feralseppo

Billy Hamilton status
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Here's how chronic back pain usually begins. You overdo it one day working in the yard or doing something else (glute muscles are often the culprit in LBP, btw). Instead of just backing-off, resting up a little, and realizing you'll be fully healed in a week or two, you worry and go to the doctor. The doctor performs MRIs and tells you the pain is likely due to your spine. The doctor sees something on your MRI which is common for most people as they age and usually not a problem and tells you that it's the cause of your pain. It was probably there long before you had any back pain. You worry more. The doctor's post hoc reasoning about your pain causes you to believe you have a damaged spine and you're stuck this way. Your pain now worsens and becomes chronic because you are afraid of moving. The doctor refers you to an orthopedist or a spine surgeon, etc.

My friend is a spine surgeon and says there's nothing to operate on in most of the chronic pain patients he sees. He refers them back to pain care. At most pain care clinics they give you antidepressants and muscle relaxants which make the problem worse.

If you want to get better, educate yourself about pain and ease back into the activities you were doing before. Otherwise, you won't get better. .
One orthopedist I saw says 99% of the people he sees are not surgery candidates. He called me a 1%'er.
I'm seeing one this week. See what he says about regaining the strength in my calf so it works properly. It can't lift my weight at the moment. I am pain free and can do anything that doens't require my calf to lift my body weight. It's been six weeks since this happened and I have no real change in my calf strength or the numbness in the same foot.

I'd just as soon wait it out as long as there was no risk of long term nerve damage and not regaining my calf strength. Numbness no big deal, nonfunctional calf, not so much.
 
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PRCD

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Actually I have to hand it to my MDs. After the ER visit my primary care MD sent me to pain specialist. The pain guy right away said, in so many words- "It's good they did no imaging at the ER and we do not plan on doing any imaging. Number one priority is is PT. Get moving." I asked about weight lifting and both MD, pain guy and PT were, yeah that's good. All with the caveat to take it slow and incrementally. T
Sounds like they're actually starting to learn and practice modern pain medicine. Psykophant/bobblehead would agree with this approach.

I'm getting there slowly. Had a good surf this AM. Not the dumping overhead barrels of last week so I felt more competent (last week I was hesitant, coming off two months on the bench, and the airdrops were sketchy and I blew my fair share:drowning:). Today I was at a "longboard" spot and my pop ups were fine, back feels fine.
sounds like your back is fine/works better than mine. I'm certainly not making any air drops.

Maybe the deadlifts are working. I know Havoc give me shiite for my toddler weights but I'm doing what the MDs and PTs said- incrementally. I'm ready for my my next step but the plates are either out of stock or the ones in stock cost twice as much as the out of stock ones. I called my little sister, who I discovered months ago, to my surprise, had the whole set up- cage, bench and weights, to see if she could loan me 35 or 45 lb plates. And she was like, "..mmmmm Emma (my 17 year old niece) is working with a trainer right now and kind of needs them." So what Havoc says about the girly weights is true. My little niece is putting 35 and 45 lb plates on the bar and putting me to shame.:trout:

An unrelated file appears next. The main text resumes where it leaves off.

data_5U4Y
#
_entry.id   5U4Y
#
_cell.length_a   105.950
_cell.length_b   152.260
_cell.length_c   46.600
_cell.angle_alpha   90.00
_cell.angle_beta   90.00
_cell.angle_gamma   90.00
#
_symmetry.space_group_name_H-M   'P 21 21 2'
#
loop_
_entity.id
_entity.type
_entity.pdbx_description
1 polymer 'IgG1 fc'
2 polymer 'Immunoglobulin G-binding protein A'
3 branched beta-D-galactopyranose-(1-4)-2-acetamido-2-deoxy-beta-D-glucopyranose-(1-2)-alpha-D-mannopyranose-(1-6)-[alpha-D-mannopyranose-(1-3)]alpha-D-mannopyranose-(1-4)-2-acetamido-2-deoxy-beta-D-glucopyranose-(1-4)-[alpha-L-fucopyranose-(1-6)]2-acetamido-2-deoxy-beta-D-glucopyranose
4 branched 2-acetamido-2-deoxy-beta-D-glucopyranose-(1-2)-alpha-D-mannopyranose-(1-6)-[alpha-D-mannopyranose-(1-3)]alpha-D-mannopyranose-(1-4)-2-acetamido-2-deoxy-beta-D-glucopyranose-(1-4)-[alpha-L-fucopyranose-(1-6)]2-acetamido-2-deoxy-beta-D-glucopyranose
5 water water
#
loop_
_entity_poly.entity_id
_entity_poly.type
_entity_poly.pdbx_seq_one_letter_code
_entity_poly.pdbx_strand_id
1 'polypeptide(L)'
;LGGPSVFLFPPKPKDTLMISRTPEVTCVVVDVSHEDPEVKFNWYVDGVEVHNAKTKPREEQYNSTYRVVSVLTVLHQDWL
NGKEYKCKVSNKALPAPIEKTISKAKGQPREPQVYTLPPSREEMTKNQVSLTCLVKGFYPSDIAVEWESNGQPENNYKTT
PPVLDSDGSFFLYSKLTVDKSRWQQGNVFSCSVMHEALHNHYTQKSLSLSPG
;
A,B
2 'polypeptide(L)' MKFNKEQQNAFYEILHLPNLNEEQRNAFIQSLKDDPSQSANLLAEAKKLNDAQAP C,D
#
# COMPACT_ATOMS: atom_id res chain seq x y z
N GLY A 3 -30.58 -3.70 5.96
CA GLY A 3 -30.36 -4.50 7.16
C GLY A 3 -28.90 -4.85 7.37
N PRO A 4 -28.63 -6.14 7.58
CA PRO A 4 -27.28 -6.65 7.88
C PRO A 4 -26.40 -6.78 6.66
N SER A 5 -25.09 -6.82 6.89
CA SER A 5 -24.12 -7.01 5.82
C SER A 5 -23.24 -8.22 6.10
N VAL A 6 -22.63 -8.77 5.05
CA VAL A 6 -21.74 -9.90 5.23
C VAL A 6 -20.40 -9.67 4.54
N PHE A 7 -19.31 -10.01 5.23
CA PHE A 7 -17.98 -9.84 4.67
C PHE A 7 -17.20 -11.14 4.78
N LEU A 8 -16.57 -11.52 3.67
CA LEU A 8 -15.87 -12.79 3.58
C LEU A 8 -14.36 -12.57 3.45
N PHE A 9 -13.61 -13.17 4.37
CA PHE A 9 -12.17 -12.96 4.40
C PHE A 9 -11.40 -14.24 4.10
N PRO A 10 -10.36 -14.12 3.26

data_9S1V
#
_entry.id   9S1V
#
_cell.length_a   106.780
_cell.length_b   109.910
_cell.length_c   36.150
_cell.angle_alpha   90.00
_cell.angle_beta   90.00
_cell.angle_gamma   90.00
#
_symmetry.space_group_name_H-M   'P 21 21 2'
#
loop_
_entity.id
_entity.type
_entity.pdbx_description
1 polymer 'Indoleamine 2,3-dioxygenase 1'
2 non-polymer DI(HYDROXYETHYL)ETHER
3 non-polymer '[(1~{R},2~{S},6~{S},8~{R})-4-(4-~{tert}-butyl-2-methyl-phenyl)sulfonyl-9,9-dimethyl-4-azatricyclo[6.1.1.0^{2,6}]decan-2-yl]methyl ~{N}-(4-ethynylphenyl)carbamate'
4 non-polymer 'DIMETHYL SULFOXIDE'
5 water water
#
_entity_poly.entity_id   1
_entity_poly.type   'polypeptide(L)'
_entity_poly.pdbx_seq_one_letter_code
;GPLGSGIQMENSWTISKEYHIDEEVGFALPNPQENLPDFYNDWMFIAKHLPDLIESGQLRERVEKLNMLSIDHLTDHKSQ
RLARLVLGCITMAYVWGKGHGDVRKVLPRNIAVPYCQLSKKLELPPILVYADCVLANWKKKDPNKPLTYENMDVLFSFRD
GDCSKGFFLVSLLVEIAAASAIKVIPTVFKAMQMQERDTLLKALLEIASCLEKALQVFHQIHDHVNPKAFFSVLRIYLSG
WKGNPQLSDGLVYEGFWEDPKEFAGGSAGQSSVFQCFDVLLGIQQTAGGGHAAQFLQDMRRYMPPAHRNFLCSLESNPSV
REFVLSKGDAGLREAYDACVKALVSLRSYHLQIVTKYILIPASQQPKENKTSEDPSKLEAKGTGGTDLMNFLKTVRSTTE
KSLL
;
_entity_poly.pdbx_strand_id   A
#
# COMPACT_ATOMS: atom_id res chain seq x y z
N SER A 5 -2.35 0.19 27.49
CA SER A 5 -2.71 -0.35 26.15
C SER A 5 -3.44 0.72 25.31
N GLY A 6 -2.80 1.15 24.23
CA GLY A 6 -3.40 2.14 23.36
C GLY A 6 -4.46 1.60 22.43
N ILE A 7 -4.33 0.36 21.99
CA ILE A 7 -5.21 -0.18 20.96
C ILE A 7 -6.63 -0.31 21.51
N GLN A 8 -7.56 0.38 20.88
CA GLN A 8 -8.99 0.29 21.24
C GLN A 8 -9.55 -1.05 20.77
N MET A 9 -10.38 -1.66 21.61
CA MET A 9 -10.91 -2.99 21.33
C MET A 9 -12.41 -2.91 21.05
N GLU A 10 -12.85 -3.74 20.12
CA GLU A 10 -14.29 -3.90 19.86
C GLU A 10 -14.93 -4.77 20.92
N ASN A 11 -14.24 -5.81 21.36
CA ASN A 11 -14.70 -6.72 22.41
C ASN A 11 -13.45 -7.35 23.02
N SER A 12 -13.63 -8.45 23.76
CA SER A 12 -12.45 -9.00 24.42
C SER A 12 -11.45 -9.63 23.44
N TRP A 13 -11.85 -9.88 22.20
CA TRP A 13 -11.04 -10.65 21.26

I have some 35 lb bumper plates I never use if you want them. I'll give them to you or anyone else to get them out of my garage.
 
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Havoc

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I like easy. I'm pretty sure it'll be enough protect my back for surfing, considering I surfed 40+ years without doing any strength training at all. Maybe the back injury last year was a good thing, giving me a wake up call as I hit my 60's. I'm not attracted to big numbers with weights the way I am with big numbers distance running....but that could change...

I just got 25 lb plates so I can up my numbers a bit...
easy doesnt work
 

SurfFuerteventura

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This ought to make you lifters in here chuckle.

I deadlift 2 x 8 kilo kettlebell weights.

Yup, 16 kilos (just over 35 lbs)

Butt I out paddle people less than half my age, and out surf them too.



:roflmao::roflmao::roflmao::drowning::drowning::drowning::poke:
 

feralseppo

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Feb 28, 2006
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Looked at my recent MRI report. My current symptoms might be the result of a sequestered disc. Meaning a piece disc material broke off and is floating around “below the exiting root of L5-S1 on the left side.“ The leg with The symptoms. It measures at 12 x 9 x 9 mm. Also says it’s obliterating the left neural foramen completely.

Playing internet doctor, I read these broken off disc pieces usually reabsorb overtime. And surgery usually not so effective. Let’s hope so.

What do the deadlift doctors recommend? I wonder if there is any way to get this stuff to reabsorb sooner than later.

MRI report also showed that a prior disc bulge from about 4 years ago no longer existed. Others were smaller When comparing the prior reports.
 
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SurfFuerteventura

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I have noticed pee stains on my lifting tights now that you mention it, is that bad? Don't worry though, I wash them once a month when the yellow turns a bit brown.

Should I be starting with less? It does hurt a bit too much in my lower back to be honest.

Maybe I will cut down to one weight at a time?